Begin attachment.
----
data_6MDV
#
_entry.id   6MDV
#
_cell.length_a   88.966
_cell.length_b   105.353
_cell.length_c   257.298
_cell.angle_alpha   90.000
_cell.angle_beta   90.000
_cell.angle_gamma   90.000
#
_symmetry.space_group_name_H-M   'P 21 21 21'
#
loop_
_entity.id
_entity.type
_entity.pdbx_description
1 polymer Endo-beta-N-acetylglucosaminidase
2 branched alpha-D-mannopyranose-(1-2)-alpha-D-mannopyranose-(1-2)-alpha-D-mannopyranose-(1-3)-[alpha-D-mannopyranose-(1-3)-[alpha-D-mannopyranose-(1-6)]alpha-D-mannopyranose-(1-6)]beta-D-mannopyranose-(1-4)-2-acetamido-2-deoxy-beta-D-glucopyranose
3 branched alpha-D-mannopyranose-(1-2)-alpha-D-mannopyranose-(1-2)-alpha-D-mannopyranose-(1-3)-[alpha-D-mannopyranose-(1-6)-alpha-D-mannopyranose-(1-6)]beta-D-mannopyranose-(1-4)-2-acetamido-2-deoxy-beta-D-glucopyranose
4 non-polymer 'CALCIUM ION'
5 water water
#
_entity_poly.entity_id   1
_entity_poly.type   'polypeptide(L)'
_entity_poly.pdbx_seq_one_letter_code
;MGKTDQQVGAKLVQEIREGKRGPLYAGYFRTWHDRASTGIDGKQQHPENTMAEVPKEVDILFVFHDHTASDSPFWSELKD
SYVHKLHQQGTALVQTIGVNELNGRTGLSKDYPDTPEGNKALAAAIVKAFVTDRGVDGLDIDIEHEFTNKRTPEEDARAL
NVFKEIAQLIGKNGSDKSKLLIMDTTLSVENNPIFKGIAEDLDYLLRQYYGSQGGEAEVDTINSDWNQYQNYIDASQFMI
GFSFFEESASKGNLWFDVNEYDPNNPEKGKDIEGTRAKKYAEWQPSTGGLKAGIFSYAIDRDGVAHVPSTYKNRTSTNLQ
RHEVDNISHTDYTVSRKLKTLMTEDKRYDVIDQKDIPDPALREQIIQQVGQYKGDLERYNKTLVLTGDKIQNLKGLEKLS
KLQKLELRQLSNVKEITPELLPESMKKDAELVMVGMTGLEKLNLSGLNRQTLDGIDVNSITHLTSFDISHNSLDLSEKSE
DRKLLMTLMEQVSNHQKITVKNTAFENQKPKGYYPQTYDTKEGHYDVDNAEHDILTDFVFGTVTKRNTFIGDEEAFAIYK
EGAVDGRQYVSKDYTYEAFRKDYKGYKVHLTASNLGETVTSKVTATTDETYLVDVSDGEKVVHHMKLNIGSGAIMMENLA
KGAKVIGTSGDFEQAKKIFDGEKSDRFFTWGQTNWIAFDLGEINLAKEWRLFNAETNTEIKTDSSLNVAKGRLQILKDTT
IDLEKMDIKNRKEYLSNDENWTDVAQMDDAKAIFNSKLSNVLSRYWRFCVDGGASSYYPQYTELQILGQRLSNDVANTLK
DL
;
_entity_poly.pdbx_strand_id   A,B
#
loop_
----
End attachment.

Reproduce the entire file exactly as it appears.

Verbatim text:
data_6MDV
#
_entry.id   6MDV
#
_cell.length_a   88.966
_cell.length_b   105.353
_cell.length_c   257.298
_cell.angle_alpha   90.000
_cell.angle_beta   90.000
_cell.angle_gamma   90.000
#
_symmetry.space_group_name_H-M   'P 21 21 21'
#
loop_
_entity.id
_entity.type
_entity.pdbx_description
1 polymer Endo-beta-N-acetylglucosaminidase
2 branched alpha-D-mannopyranose-(1-2)-alpha-D-mannopyranose-(1-2)-alpha-D-mannopyranose-(1-3)-[alpha-D-mannopyranose-(1-3)-[alpha-D-mannopyranose-(1-6)]alpha-D-mannopyranose-(1-6)]beta-D-mannopyranose-(1-4)-2-acetamido-2-deoxy-beta-D-glucopyranose
3 branched alpha-D-mannopyranose-(1-2)-alpha-D-mannopyranose-(1-2)-alpha-D-mannopyranose-(1-3)-[alpha-D-mannopyranose-(1-6)-alpha-D-mannopyranose-(1-6)]beta-D-mannopyranose-(1-4)-2-acetamido-2-deoxy-beta-D-glucopyranose
4 non-polymer 'CALCIUM ION'
5 water water
#
_entity_poly.entity_id   1
_entity_poly.type   'polypeptide(L)'
_entity_poly.pdbx_seq_one_letter_code
;MGKTDQQVGAKLVQEIREGKRGPLYAGYFRTWHDRASTGIDGKQQHPENTMAEVPKEVDILFVFHDHTASDSPFWSELKD
SYVHKLHQQGTALVQTIGVNELNGRTGLSKDYPDTPEGNKALAAAIVKAFVTDRGVDGLDIDIEHEFTNKRTPEEDARAL
NVFKEIAQLIGKNGSDKSKLLIMDTTLSVENNPIFKGIAEDLDYLLRQYYGSQGGEAEVDTINSDWNQYQNYIDASQFMI
GFSFFEESASKGNLWFDVNEYDPNNPEKGKDIEGTRAKKYAEWQPSTGGLKAGIFSYAIDRDGVAHVPSTYKNRTSTNLQ
RHEVDNISHTDYTVSRKLKTLMTEDKRYDVIDQKDIPDPALREQIIQQVGQYKGDLERYNKTLVLTGDKIQNLKGLEKLS
KLQKLELRQLSNVKEITPELLPESMKKDAELVMVGMTGLEKLNLSGLNRQTLDGIDVNSITHLTSFDISHNSLDLSEKSE
DRKLLMTLMEQVSNHQKITVKNTAFENQKPKGYYPQTYDTKEGHYDVDNAEHDILTDFVFGTVTKRNTFIGDEEAFAIYK
EGAVDGRQYVSKDYTYEAFRKDYKGYKVHLTASNLGETVTSKVTATTDETYLVDVSDGEKVVHHMKLNIGSGAIMMENLA
KGAKVIGTSGDFEQAKKIFDGEKSDRFFTWGQTNWIAFDLGEINLAKEWRLFNAETNTEIKTDSSLNVAKGRLQILKDTT
IDLEKMDIKNRKEYLSNDENWTDVAQMDDAKAIFNSKLSNVLSRYWRFCVDGGASSYYPQYTELQILGQRLSNDVANTLK
DL
;
_entity_poly.pdbx_strand_id   A,B
#
loop_